This Jordanian Left Her Life as a Beauty Queen to Be an Islamic State-Fighting Hacktivist

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Lara Abdallat is not your average beauty queen. She was Miss Jordan 2010 and first runner-up to Miss Arab 2011, but she abandoned her career in pageantry to do something slightly more controversial and dangerous. 

Abdallat is currently fighting the Islamic State group and Islamic extremists as a hacktivist with Ghost Security, an international counterterrorism organization tenuously affiliated with Anonymous, perusing the Deep Web and the Darknet for suspicious activity. 

It is largely believed groups like the Islamic State are using the Darknet to do things such as secretly recruit, plan attacks and exchange intelligence. As activity in this Internet underworld is much harder to track, one needs to be a technological whiz to know how to navigate this murky territory — GhostSec's campaign is known as #OpISIS.

Think the plot of Miss Congeniality, but in reverse. Instead of going from stopping bad guys to becoming a pageant winner, she's doing it the other way around.

"It got really sick for me to open the news every day in the morning and see thousands of people killed and it was getting frustrating. I told my dad I would love to open the TV and see something cheerful," Abdallat told Mic.

So, in November 2014, Abdallat started tentatively working with Ghost Security and after a few months of sussing one another out, they are now as close-knit as family, she says.

"Our mission is to eliminate the online presence of Islamic extremist groups such as Islamic State, Al-Qaeda, Al-Nusra, Boko Haram and Al-Shabaab in an effort to stymie their recruitment and limit their ability to organize international terrorist efforts," the Ghost Security website reads. Because of the networks GhostSec targets, Abdallat is protective about her location — she spends two-thirds of the year traveling — and her place of residence in Aman, Jordan, in case they try to reciprocate. 

Source: Mic/YouTube
Source: Mic/YouTube

The former beauty queen told Mic she and her fellow hacktivists could not be more passionate and committed about combating the Islamic State group and other terrorist networks. Abdallat believes no human has the right to decide the fate of another's life. "Without GhostSec, I never would've accomplished all this," she said.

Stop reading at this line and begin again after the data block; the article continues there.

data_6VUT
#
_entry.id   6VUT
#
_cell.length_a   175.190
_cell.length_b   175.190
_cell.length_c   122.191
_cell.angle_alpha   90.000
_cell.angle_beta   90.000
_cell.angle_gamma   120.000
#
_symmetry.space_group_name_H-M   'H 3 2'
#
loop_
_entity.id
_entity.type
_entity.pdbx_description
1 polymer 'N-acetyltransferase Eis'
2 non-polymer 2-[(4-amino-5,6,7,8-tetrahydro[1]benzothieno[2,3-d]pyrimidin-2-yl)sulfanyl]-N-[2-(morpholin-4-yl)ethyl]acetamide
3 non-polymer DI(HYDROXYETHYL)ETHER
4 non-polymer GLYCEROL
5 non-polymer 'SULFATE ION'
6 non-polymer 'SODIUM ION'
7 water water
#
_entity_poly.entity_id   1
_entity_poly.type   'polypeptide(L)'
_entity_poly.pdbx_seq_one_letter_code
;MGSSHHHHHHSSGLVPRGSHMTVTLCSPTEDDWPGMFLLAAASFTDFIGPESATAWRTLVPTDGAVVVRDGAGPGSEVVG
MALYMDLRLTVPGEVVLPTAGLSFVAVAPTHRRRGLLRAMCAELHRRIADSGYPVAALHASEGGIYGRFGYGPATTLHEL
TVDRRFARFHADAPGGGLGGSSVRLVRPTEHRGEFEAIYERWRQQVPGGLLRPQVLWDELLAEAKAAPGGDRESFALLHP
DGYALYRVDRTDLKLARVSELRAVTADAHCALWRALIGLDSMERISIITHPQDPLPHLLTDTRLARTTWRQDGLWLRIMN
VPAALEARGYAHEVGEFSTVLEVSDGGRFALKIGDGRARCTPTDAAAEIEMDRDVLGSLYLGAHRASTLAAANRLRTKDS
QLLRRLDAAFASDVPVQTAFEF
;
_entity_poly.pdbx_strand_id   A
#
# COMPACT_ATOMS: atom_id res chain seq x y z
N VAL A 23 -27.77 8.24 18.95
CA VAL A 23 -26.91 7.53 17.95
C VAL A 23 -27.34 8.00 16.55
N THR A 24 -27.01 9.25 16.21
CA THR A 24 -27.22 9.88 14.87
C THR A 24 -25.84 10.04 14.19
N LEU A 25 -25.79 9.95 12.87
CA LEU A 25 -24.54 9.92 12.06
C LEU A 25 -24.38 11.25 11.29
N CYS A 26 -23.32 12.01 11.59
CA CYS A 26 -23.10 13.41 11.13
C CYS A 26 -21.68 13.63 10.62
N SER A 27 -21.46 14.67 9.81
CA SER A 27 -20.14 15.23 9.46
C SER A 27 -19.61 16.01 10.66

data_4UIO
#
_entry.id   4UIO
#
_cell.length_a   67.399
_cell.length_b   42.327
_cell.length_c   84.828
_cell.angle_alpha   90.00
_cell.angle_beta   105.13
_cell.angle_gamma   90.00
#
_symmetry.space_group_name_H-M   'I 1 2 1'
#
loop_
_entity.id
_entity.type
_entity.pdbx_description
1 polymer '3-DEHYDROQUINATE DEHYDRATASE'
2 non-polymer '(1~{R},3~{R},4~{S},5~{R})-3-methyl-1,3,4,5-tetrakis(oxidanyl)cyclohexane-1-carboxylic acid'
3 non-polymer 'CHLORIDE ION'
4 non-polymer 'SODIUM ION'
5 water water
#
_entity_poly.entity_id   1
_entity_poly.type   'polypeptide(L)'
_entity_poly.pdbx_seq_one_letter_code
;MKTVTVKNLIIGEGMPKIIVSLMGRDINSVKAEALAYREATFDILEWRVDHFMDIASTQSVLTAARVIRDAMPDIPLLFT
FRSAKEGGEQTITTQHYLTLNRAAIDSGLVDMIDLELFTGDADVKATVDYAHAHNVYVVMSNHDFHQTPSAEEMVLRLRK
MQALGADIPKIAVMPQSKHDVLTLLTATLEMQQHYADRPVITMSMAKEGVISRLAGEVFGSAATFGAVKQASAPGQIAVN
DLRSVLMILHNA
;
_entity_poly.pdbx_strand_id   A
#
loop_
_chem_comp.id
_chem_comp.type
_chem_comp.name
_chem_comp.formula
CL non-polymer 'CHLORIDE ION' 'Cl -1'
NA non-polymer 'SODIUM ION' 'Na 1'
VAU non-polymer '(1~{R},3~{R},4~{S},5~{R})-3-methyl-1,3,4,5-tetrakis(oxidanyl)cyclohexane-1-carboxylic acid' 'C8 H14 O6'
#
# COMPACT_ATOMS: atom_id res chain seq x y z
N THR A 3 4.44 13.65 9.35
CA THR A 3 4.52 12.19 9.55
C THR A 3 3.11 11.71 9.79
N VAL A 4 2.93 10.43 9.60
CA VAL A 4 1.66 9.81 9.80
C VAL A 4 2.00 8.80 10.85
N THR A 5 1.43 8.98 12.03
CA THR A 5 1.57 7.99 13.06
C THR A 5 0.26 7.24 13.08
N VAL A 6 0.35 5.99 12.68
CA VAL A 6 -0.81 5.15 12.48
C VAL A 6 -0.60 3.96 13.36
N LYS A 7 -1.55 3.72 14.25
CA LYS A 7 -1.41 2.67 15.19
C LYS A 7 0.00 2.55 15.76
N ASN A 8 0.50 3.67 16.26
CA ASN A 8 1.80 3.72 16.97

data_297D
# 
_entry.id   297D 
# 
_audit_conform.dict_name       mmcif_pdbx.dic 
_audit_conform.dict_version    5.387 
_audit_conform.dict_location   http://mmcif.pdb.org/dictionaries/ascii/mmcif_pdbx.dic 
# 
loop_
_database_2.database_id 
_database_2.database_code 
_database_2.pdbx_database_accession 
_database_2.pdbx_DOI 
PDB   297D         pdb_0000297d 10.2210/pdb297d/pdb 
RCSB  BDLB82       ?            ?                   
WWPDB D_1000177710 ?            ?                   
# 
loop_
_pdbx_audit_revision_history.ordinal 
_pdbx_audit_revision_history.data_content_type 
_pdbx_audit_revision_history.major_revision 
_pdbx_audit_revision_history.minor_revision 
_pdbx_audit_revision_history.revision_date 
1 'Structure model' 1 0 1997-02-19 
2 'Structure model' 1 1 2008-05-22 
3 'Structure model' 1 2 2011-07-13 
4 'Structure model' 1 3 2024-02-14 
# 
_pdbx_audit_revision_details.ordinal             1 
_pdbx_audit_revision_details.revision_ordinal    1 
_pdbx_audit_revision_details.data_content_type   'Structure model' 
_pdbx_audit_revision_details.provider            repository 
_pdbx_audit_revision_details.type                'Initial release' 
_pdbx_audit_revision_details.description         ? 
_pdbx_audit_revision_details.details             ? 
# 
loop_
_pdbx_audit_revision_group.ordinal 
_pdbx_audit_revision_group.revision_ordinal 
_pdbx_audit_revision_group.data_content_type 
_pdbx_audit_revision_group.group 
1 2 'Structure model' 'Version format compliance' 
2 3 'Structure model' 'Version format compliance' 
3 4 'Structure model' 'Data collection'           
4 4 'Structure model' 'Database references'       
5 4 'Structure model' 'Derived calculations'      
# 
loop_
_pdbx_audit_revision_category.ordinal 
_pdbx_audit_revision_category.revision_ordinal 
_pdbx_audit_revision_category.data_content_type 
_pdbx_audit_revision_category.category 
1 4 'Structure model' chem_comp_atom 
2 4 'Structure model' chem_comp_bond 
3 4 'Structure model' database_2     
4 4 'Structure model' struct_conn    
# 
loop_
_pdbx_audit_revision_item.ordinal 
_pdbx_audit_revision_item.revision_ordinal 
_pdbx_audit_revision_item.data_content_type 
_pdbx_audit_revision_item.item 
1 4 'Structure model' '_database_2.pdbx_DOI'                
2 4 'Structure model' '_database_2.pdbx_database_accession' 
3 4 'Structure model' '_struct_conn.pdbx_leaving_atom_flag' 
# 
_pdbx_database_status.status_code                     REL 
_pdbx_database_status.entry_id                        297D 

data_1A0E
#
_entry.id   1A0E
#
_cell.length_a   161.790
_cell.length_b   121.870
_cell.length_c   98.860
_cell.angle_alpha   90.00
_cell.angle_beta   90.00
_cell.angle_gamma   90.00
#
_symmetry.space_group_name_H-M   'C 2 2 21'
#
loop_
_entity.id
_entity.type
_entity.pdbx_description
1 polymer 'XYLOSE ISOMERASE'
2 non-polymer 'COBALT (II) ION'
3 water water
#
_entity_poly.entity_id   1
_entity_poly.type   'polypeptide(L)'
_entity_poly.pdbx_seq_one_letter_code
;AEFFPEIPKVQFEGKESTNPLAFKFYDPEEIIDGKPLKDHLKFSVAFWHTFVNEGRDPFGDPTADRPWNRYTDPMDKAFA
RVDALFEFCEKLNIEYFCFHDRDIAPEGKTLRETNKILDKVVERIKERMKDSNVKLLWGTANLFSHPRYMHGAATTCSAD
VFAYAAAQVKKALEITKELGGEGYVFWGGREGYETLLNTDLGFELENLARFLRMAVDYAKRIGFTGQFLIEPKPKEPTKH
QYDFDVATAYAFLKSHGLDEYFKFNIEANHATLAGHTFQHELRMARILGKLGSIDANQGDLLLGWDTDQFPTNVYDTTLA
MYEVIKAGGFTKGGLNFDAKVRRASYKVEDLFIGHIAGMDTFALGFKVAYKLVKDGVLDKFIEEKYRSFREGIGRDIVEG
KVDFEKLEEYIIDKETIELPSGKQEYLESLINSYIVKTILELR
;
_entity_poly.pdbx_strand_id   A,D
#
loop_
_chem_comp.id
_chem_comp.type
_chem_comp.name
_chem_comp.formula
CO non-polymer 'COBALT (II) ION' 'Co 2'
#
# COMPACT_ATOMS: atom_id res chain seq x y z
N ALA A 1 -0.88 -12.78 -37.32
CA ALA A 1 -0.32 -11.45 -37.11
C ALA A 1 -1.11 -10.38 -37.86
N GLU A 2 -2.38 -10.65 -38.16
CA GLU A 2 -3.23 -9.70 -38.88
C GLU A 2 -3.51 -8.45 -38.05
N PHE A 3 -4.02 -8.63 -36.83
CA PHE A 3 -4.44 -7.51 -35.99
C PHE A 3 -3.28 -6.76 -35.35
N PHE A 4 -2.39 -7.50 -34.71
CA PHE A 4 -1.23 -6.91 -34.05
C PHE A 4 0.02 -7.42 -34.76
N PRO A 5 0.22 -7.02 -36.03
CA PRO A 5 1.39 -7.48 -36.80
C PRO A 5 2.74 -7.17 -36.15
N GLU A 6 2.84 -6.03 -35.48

It's personal. Abdallat is the daughter of a Jordanian father and a Turkish-Syrian mother, so she feels deeply connected to the region. She is also the only Muslim member of Ghost Security. 

"All of [Ghost Security] respect the Islamic religion. And they're fighting against any vandalism against the image of Islam [on the Internet]," she said.

"We're locating a lot of the Islamic State's websites and Facebook or Twitter [accounts] or blogs. We can locate and target [them], and we work on closing them down because they share terroristic information," Abdallat explains. When Ghost Security uncovers plans for targeted attacks, they don't hesitate to share information with law enforcement, such as the FBI or CIA.

She spoke of two recent examples where GhostSec allegedly played a role in quelling terrorist attacks. In the first instance, according to Abdallat and the Black Sphere, GhostSec helped thwart an attack on New York's Times Square on Independence Day 2015. They reportedly located a Twitter user and Islamic State sympathizer who was in the process of organizing the attack; GhostSec then passed along information for this plan to the FBI and CIA and the extremist's plans were stopped in their tracks.

In the second instance, Abdallat and the Black Sphere report, GhostSec discovered a Twitter account attempting to orchestrate terrorist attacks in Djerba, Tunisia, on British and Jewish tourists. Once again, the counterterrorism organization shared their information with law enforcement and ultimately 17 people were arrested.

"I want to tell you, I got goosebumps that day. It was like my joy [from it was] more than delivering a baby to this world. I felt this more intensely," Abdallat said of their role in stopping the attacks.

For the sake of saving lives. While Abdallat is involved in a number of other endeavors (including launching her own clothing line), she gives no indication of stopping her hacktivism. 

"It's about saving lives, dear: I don't care if they are Muslim, Christian, Jewish, Buddhist. I don't care. I don't care what skin color you are. It's about protecting people," she passionately said about her work with GhostSec.

"Souls were born free. Who are you to kill?" Abdallat says of the individuals her team targets. She also said she believes such people are anything but Muslim and instead use the religion for their personal advantage. "Islam is a peaceful religion. Nothing in it says we should take souls. A soul is something very precious."

In this new age of terrorism, where nefarious plotting commences in the Darknet rather than dark rooms, hacktivists such as Abdallat are on a new frontier of quelling terroristic activities. With Abdallat's skills come great power, but she assured Mic that she and her team would never abuse that power. 

"We would only ever hack in a humanitarian way. We would never use it in a way to disturb normal individuals or governments."